Building a Deck Around a Bad Card

Building a Deck Around a Bad Card

Deck Around a Bad Cards

We’ve all seen them: cards that are so awful you immediately think, “This will never see play anywhere.” Perhaps the mana value is too high for the effect it offers, or the effect doesn’t offer any meaningful impact on the board state. These cards are generally relegated to bulk bins at local game stores and sad listings on online marketplaces for less than ten cents. However, when one of these cards takes your attention and you give it the time no one else will, you may find a fun gameplay experience you’d otherwise have missed. And who knows, you might actually win a game or two with the darn thing.

Recently, I built a deck around one such card and found it to be surprisingly effective. The card in question was Evolving Door. If you’re not familiar with Evolving Door, you’re better off, but for the sake of this article I’ll explain it. It’s a 3-drop artifact that lets you sacrifice a creature and then search your library for a creature with one color more than the sacrificed creature and exile it. You may then cast the creature from exile. Note, you need to cast the creature immediately or it is lost to exile for the remainder of the game.

The reason I’m willing to say this card is bad is because there is a significant deckbuilding restriction and it doesn’t save you any mana on the creatures you’re theoretically trying to “cheat out.” The fact that you have to spend three mana to play the artifact – that is vulnerable to being removed – and then you have to sacrifice a creature to essentially draw a card is just too much setup cost for not enough payoff.

However, in trying to build the deck, I had to find the positive aspects of the card and lean into those. For starters, you can sacrifice a 1-drop and go fetch up whatever creature fits on your curve as long as the color requirement is met. Also, you can sacrifice a colorless creature like a Circuit Mender or Iron Apprentice to fetch up any single-color creature you have the mana for. Additionally, because the door searches your library for a creature, we can fill our deck with single copies of creatures with sideboard-style effects and fetch them up as needed even in a best-of-one or game-one environment.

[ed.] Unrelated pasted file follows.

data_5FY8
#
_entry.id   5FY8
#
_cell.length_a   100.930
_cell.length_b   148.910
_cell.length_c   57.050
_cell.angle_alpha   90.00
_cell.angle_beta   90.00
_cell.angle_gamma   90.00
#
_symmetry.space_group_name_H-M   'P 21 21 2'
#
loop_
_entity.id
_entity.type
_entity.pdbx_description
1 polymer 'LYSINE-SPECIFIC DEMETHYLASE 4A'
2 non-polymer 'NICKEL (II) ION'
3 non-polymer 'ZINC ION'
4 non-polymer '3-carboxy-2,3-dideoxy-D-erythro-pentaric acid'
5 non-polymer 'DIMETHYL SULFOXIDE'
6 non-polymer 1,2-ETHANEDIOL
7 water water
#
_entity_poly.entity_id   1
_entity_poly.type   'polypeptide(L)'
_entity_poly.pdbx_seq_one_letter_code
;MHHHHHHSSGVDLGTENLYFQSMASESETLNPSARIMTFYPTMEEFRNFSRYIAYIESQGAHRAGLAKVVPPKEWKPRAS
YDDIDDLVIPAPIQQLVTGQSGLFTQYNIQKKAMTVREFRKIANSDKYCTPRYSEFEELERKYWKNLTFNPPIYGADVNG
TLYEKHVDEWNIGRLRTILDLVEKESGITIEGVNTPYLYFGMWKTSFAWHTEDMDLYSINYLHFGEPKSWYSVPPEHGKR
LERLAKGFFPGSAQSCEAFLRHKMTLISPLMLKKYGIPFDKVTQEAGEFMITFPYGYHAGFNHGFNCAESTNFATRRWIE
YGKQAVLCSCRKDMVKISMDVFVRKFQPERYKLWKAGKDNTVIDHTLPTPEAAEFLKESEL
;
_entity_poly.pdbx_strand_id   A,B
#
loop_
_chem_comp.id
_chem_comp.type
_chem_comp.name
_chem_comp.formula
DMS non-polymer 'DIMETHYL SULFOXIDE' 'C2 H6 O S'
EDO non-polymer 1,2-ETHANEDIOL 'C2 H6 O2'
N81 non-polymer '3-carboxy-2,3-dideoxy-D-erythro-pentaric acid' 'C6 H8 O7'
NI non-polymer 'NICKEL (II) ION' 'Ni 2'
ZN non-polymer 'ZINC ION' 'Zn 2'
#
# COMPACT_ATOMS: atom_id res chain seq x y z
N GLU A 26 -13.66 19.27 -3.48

With these in mind, I picked a three-color combination that had great creatures of one-, two-, and three-color identities: Jund. The deck was primarily inspired by the combination of Reckless Stormseeker and Halana and Alena, Partners. When this one-color creature joins forces with this two-color creature, you get an engine that can distribute 3 counters each turn and basically give any creature that enters the fray haste. Add in top-end threats like the 3-color Ziatora or Mr. Orfeo, the Boulder, and you have a recipe for a good aggro deck that can take advantage of the Evolving Door.

In the end, three Evolving Doors proved to be the right number. We want to draw one in most games, but we definitely do not want to have an additional copy stranded in our hand. The deck proved very effective in my first outing with it going 6-1 in best-of-one. You can see the list here:

But what does this story have to do with you? Well, you probably have a card in your collection that appears to be just not good enough for the above reasons, but you keep coming back to it. This is understandable, and I would encourage you to go through the same thought process that I did with Evolving Door. Consider the merits of the card in question, even if the effect is over costed, there’s probably something unique about it that can be exploited to good effect. Also, don’t be afraid to run great cards alongside it. Just because you’re building a deck around a janky card doesn’t mean the other cards in the deck need to be of the same mold. The truth is, for example, black decks running The Meathook Massacre win more games than black decks not running The Meathook Massacre. Just run the meathook; it’s okay. When janky deck construction meets quality cardboard, you can create a unique gameplan that your opponents will not see coming while also having the finishing power to win a game.

In the case of the Evolving Door deck, a number of creative lines open up because of how diverse the main deck is. For example, in the below Twitch clip, I was able to use a Soul Transfer to raise an Orcus from the graveyard which reanimated a Ziatora with haste for lethal. This type of line required three cards, two of which were one-ofs in the deck.

Creativity lies in both the deck construction as well as the piloting of the deck itself. Give yourself permission to experiment in both areas and you can be surprised with what you find. Also, if you’d like to connect with me about your janky deckbuilding ideas, you can find me here: I look forward to hearing about the janky cards you’re looking to build around and I’d be happy to lend a hand.

Best of luck, and happy brewing.

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